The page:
Slave Traders

This photograph was taken in 1865. The picture shows a business engaged in the Slave Trade. The sign on the building reads, "Price, Birch, and Co. Dealers in Slaves." The building appears to be occupied by Union troops. It is hard to imagine that such business establishments existed in this country.

Tuesday, May 20, 2008

Telegraph Pole

This photograph was made in about 1862. It shows a worker repairing a telegraph line. The telegraph was a critical communication tool in the Civil War. Notice the worker is wearing spiked boots, allowing him to climb the pole.

Monday, May 19, 2008

Crowd at Taft Speech

This picture was taken in 1908. It shows a group of people listening to a campaign speech by William Taft. Taft went on to win the election and served as president from 1909 to 1913.

Sunday, May 18, 2008


This is a photograph of a Shepherd in Palestine. The picture was taken in the early 1900's. The man has augmented the traditional dress and gear of a shepherd with a rifle.

Saturday, May 17, 2008

Cotton Workers

This photograph shows a group of young girls that work in a cotton mill. The picture was taken in about 1909 in Georgia. Work in a cotton mill would have amounted to little more than a sweatshop at this time. It is amazing how several of these girls manage a smile for the camera.

Thursday, May 15, 2008

John D. Rockefeller

This is a picture of John D. Rockefeller, taken in 1910. JD is the man on the right, and the younger man by his side is his son. Rockefeller founded Standard Oil, and at the time this picture was taken, he was probably the richest man in the world. It was on this day in 1911 that the Supreme Court decided Standard Oil was a monopoly and ordered that it be broken up.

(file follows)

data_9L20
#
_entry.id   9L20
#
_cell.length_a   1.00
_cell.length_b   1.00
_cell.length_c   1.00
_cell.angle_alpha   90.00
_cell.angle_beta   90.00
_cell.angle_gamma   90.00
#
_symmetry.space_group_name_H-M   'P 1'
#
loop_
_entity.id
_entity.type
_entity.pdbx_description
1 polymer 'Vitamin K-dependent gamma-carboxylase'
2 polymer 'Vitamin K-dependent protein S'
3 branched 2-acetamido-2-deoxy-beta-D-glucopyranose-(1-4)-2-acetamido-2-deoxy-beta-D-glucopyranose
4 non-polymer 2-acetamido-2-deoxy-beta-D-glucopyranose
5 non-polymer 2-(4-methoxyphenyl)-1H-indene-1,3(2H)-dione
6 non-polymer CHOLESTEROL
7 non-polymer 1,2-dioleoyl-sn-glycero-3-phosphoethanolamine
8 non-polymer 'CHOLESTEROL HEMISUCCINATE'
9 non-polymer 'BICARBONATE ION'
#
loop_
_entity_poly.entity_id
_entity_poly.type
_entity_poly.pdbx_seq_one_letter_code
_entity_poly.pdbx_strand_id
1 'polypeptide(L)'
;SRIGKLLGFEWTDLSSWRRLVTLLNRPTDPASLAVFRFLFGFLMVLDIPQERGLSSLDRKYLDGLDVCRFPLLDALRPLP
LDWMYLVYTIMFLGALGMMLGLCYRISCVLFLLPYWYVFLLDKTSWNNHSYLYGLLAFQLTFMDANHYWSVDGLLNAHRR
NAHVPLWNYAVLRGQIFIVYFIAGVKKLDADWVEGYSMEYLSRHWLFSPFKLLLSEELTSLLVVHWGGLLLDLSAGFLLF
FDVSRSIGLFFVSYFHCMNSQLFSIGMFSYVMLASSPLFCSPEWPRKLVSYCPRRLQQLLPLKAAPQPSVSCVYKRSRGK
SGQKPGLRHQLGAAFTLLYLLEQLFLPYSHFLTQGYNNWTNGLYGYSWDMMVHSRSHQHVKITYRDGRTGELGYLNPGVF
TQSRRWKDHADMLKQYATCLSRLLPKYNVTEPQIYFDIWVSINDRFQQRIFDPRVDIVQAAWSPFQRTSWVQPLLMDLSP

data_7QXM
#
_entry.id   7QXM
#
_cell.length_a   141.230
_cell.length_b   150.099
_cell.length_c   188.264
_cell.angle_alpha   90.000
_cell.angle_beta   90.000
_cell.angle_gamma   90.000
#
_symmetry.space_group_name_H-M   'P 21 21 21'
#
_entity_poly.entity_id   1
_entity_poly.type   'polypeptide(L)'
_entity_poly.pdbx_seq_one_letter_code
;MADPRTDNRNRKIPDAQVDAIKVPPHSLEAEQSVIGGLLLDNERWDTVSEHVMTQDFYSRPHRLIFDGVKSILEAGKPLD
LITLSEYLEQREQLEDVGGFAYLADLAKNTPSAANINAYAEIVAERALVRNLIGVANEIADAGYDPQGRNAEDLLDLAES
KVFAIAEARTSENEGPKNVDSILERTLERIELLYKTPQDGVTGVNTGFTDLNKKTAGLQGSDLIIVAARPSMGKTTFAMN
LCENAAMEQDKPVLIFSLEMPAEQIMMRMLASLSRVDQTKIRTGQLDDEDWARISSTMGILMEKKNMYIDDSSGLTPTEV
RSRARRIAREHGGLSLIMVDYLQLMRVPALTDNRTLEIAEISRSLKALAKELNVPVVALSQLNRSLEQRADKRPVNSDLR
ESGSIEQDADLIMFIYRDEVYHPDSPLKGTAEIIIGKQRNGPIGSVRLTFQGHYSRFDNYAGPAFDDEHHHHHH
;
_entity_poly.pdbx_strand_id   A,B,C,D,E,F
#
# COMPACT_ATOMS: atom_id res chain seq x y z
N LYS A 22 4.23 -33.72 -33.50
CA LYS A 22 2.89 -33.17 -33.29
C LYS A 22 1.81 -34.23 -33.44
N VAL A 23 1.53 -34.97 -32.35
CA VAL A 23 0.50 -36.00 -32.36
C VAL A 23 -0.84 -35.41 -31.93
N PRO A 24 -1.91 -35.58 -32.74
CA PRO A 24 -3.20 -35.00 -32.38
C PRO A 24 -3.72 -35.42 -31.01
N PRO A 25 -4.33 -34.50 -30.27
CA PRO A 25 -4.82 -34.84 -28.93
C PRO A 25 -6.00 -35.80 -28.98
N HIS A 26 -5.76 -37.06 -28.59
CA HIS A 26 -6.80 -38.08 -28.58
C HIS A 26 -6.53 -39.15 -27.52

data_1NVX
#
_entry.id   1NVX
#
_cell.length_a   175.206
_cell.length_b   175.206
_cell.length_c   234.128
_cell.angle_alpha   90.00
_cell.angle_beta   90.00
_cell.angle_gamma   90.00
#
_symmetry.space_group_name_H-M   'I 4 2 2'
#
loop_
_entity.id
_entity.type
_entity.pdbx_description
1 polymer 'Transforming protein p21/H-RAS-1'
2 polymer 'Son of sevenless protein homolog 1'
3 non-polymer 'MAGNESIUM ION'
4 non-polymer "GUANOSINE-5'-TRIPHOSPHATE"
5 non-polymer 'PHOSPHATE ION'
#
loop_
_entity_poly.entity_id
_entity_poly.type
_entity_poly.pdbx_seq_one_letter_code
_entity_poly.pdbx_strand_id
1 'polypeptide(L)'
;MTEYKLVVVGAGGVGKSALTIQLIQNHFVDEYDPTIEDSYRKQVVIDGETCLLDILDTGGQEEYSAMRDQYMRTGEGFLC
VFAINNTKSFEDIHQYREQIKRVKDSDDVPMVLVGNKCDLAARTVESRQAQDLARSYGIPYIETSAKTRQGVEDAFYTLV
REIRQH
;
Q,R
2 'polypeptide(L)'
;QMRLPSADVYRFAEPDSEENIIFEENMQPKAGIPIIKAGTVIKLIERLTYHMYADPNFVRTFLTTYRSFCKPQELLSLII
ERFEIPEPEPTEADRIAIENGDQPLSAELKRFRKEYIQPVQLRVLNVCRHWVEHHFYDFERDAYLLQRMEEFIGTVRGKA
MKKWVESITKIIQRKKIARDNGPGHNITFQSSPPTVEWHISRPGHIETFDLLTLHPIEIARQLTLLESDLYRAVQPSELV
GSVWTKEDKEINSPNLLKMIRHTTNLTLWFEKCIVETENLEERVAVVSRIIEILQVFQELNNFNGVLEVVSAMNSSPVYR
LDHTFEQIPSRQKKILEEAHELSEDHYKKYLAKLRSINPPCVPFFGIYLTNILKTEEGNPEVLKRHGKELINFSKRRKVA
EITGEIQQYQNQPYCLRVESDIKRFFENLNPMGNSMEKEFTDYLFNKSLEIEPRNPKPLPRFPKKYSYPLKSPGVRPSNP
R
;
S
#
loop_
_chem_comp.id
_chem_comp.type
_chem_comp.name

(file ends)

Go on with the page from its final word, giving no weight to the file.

I am probably the only person that thinks this way, but I don't think it is the oil companies' fault that gas is so high these days. I think it is our own fault gas it too high. I think to get cheaper prices we have to do three things:

1) Use Less - Which we are not. We are still driving SUVs, we don't carpool, we don't use mass transportation, and we don't reduce non-essential travel.

2) Find More- Which we are not, (Anwar, etc.)

3) Develop Alternatives- Which we are not doing. No one wants wind turbines off the coast in their area. No one wants new nuclear plants.

So, I am afraid that high prices are here to stay, and I don't think we have the stomach to do what needs to be done to fix the problem.

Wednesday, May 14, 2008

Hydraulic Mining

This photo shows Hydraulic Mining. the picture was taken in 1889 in the Dakota Territory. It is amazing what people did to find gold.

Tuesday, May 13, 2008

Robert Smalls Decides to Go for It

I am always inspired by stories of the underdog or the oppressed rising above their circumstances. That is why Robert Smalls is one of my favorite historical figures. It was on this day, May 13, in the year 1862, that Robert Smalls decided to go for it.